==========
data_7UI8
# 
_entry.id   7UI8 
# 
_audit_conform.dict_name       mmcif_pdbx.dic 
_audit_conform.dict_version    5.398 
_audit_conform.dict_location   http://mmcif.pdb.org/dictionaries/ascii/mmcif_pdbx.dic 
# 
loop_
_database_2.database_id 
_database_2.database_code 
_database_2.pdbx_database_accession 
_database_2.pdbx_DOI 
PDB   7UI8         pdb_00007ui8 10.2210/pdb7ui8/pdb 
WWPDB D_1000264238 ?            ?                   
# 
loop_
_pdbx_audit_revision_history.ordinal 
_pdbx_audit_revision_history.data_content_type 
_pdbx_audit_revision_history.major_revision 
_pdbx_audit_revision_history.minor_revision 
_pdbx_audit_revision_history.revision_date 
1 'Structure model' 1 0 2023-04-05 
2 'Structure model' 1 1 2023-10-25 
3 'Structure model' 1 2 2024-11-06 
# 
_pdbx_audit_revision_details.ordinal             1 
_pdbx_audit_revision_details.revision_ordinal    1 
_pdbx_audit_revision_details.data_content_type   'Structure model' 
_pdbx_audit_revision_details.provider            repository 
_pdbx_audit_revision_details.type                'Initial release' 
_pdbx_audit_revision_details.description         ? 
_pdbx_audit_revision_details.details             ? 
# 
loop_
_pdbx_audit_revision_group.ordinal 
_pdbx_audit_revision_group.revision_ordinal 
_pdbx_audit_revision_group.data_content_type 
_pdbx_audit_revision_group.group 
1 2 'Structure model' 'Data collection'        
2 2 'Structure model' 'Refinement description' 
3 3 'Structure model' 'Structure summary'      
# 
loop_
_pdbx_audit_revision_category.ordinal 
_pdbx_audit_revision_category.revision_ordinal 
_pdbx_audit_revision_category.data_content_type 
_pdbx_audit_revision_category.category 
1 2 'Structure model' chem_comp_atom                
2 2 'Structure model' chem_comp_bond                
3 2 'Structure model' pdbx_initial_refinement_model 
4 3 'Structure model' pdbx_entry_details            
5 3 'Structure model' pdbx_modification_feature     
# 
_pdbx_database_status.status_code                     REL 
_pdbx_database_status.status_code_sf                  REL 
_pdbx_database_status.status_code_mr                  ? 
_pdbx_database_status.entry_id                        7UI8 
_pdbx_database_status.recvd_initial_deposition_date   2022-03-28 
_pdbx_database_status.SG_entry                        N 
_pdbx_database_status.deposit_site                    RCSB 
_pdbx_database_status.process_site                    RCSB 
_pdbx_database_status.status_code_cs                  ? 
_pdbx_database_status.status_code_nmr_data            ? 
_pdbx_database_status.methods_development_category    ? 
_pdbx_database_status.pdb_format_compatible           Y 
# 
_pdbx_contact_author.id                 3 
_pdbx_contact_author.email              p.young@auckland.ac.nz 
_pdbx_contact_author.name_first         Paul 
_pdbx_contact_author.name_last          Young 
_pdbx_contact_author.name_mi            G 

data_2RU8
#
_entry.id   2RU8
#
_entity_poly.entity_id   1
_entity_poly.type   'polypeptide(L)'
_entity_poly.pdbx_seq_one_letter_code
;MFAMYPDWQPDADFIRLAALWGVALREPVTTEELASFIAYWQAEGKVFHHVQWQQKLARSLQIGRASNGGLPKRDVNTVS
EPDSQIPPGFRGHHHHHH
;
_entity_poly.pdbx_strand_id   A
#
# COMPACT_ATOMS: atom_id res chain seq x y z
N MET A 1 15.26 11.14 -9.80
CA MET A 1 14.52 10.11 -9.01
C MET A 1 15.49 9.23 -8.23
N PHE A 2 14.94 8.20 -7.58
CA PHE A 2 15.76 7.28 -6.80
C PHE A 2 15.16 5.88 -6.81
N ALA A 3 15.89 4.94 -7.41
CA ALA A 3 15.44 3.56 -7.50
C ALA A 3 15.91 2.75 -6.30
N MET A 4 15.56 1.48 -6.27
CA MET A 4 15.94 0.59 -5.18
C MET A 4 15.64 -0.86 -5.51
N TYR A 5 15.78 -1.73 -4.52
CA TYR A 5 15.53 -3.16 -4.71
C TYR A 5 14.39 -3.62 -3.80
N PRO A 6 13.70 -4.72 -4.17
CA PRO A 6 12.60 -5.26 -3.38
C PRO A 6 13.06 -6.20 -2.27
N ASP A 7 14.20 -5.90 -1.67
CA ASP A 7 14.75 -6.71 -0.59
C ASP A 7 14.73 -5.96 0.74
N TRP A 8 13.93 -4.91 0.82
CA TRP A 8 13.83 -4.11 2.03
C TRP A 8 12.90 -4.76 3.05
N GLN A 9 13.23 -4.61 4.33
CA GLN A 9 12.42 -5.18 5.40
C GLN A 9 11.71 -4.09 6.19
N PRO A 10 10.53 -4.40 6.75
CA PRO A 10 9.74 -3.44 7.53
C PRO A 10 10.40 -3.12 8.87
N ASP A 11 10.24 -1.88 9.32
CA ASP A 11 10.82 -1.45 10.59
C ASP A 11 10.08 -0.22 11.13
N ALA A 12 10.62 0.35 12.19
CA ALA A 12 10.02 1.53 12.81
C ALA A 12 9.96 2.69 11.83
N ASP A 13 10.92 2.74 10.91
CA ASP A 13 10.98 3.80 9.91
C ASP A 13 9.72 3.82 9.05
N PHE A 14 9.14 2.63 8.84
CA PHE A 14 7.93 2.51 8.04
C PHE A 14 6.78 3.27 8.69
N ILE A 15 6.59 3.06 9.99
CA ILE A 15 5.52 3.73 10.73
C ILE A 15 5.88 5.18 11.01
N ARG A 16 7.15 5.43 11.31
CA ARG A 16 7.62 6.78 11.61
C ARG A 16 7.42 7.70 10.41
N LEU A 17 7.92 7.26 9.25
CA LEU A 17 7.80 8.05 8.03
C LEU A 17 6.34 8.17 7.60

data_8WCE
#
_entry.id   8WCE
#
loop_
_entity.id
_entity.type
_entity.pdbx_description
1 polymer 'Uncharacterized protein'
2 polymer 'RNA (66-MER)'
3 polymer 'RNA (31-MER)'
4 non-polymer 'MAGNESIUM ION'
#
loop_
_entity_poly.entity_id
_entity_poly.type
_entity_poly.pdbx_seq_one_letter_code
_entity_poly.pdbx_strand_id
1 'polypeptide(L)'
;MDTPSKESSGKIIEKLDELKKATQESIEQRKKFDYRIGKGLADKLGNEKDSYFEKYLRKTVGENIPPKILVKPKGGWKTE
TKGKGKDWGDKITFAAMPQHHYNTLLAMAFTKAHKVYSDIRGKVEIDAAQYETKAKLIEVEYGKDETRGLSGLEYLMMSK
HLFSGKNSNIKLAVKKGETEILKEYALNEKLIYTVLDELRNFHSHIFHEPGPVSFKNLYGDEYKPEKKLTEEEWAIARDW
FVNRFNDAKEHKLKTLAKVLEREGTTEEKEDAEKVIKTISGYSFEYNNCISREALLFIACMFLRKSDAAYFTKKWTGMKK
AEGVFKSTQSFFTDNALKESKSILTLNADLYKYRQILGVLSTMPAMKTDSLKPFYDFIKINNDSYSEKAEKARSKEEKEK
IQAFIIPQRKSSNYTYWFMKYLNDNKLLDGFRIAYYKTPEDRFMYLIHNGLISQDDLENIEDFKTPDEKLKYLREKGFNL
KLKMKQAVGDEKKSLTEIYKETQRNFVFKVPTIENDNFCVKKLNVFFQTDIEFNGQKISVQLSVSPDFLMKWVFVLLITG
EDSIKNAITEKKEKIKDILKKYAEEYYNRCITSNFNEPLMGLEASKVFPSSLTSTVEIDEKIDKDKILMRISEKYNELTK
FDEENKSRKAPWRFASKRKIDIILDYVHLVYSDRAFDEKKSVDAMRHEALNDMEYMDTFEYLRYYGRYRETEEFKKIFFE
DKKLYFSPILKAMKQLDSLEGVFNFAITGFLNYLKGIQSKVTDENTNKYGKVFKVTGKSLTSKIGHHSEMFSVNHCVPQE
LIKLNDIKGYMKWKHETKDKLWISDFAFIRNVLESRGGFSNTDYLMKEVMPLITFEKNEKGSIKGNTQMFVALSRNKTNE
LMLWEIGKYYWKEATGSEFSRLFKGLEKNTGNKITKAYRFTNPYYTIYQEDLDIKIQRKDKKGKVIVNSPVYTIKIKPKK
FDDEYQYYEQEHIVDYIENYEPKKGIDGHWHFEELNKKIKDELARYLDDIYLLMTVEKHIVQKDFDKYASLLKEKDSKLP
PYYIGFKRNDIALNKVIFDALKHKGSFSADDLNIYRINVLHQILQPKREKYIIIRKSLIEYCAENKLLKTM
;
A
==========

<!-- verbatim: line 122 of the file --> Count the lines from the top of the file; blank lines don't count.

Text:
N ASP A 13 10.92 2.74 10.91